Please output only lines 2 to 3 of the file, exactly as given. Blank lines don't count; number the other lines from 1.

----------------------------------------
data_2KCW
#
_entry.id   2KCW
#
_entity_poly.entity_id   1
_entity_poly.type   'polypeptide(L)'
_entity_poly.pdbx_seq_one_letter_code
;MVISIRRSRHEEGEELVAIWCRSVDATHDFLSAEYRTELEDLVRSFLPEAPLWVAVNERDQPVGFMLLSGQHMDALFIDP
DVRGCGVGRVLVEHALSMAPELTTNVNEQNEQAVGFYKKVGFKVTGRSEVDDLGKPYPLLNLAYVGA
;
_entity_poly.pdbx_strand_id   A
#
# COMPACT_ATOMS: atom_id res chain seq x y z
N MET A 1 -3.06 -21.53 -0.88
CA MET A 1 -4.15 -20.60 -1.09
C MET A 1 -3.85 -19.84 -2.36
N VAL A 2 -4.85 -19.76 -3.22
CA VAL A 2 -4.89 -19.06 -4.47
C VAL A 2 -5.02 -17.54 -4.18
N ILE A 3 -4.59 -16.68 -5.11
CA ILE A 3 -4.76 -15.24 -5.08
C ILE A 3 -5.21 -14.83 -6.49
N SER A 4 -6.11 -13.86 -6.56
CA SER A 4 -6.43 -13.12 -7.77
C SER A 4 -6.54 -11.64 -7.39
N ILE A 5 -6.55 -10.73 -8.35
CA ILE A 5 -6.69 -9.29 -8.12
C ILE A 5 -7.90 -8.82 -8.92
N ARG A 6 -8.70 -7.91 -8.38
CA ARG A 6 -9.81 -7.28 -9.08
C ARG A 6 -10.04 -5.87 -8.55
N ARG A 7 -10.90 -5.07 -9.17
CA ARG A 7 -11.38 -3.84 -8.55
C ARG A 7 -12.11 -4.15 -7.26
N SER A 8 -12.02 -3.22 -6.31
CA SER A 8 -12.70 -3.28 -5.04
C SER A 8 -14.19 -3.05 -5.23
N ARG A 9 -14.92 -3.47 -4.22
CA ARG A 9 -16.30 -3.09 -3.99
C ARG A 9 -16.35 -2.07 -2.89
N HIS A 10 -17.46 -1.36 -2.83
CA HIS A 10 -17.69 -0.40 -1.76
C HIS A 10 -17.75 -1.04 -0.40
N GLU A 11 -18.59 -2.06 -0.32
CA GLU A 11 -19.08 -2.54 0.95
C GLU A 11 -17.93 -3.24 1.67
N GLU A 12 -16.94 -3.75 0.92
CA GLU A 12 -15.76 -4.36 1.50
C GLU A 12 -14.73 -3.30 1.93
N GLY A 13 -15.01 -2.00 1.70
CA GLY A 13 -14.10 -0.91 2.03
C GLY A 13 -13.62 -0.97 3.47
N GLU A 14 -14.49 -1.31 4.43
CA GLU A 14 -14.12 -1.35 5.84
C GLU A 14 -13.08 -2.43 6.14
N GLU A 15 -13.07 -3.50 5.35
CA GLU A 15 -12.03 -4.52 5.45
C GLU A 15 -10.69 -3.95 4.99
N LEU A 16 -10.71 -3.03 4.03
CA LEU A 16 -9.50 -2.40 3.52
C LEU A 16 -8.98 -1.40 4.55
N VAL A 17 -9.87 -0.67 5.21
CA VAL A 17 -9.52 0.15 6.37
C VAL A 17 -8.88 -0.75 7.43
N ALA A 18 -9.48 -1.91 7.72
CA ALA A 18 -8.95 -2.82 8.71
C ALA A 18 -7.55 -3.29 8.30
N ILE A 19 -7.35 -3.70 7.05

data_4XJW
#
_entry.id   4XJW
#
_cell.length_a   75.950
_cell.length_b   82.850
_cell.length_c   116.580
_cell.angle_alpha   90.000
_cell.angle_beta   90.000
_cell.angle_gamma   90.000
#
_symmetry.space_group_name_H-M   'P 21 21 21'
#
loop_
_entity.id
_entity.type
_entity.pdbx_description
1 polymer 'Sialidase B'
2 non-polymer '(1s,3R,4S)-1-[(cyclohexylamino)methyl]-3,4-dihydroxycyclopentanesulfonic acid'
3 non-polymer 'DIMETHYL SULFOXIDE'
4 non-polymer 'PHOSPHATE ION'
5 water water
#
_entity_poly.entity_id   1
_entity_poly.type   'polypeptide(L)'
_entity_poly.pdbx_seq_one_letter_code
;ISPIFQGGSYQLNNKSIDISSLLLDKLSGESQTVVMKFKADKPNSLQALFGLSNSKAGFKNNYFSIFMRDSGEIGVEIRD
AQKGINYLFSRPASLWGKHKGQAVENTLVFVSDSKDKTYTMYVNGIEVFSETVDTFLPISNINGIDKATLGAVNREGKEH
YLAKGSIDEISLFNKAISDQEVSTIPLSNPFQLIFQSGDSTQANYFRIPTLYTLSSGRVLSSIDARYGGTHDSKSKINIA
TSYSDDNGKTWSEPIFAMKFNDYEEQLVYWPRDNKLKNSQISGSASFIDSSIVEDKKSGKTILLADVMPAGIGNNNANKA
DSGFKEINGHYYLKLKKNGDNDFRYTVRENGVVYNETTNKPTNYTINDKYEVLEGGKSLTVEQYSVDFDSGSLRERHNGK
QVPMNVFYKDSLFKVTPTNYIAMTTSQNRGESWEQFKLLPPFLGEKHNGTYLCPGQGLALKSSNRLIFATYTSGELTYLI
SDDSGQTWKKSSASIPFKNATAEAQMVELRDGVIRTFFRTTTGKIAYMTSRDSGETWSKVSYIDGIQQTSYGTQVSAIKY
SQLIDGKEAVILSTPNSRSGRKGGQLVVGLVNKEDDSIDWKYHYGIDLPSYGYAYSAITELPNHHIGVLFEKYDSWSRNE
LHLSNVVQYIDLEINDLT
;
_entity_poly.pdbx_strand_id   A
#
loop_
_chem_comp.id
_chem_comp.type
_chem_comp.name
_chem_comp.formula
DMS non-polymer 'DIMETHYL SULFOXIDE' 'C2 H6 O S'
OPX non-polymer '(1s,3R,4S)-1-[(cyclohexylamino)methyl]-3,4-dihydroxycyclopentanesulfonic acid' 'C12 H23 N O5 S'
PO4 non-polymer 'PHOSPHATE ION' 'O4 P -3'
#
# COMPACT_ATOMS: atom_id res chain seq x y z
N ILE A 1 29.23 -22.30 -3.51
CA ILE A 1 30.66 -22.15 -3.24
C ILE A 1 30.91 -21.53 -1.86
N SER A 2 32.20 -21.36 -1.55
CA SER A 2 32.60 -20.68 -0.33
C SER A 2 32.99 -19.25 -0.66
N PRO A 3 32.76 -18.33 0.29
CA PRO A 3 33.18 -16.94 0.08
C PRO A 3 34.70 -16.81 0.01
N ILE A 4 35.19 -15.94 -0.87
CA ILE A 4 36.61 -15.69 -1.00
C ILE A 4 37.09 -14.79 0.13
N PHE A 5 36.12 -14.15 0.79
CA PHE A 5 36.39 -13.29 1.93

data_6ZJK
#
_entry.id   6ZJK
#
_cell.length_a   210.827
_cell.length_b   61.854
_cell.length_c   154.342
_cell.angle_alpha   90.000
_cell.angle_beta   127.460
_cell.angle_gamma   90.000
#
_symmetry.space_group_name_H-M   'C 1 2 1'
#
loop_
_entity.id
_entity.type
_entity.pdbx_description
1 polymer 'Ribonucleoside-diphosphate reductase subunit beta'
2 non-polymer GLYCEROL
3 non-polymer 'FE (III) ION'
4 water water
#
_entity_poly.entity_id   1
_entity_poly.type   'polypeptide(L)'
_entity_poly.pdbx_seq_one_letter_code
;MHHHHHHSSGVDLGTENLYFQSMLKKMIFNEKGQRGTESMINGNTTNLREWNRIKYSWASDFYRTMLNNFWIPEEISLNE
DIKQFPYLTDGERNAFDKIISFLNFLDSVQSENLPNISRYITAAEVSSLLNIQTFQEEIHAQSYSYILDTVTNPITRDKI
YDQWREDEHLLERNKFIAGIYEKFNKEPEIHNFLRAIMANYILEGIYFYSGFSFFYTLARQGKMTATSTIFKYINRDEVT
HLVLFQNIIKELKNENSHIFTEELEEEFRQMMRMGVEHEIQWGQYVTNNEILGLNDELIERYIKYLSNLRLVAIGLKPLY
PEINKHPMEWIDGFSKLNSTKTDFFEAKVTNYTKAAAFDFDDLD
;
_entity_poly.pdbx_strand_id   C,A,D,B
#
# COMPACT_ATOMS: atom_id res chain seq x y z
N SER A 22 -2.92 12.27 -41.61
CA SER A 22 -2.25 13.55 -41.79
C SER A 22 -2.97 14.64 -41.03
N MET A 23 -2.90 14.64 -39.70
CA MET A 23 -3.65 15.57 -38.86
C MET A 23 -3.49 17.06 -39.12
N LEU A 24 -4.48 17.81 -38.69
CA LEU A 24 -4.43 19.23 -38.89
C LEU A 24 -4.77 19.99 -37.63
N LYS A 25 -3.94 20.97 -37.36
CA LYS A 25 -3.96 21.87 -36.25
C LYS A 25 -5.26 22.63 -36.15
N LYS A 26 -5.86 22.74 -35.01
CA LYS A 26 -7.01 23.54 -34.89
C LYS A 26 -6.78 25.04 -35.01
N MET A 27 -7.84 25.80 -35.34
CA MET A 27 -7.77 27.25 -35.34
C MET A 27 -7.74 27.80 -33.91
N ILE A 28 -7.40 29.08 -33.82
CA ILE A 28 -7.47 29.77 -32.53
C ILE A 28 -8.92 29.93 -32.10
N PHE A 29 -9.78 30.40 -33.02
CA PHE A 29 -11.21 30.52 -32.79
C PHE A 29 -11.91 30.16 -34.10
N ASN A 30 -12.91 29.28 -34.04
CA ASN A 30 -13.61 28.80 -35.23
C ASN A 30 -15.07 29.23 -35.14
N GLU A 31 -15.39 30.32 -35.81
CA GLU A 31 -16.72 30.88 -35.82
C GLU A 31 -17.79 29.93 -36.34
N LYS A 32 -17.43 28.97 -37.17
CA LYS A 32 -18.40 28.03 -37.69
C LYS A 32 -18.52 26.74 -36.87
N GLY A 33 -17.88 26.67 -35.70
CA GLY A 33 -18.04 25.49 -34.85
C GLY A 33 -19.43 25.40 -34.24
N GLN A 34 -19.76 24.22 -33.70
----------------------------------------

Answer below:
#
_entry.id   2KCW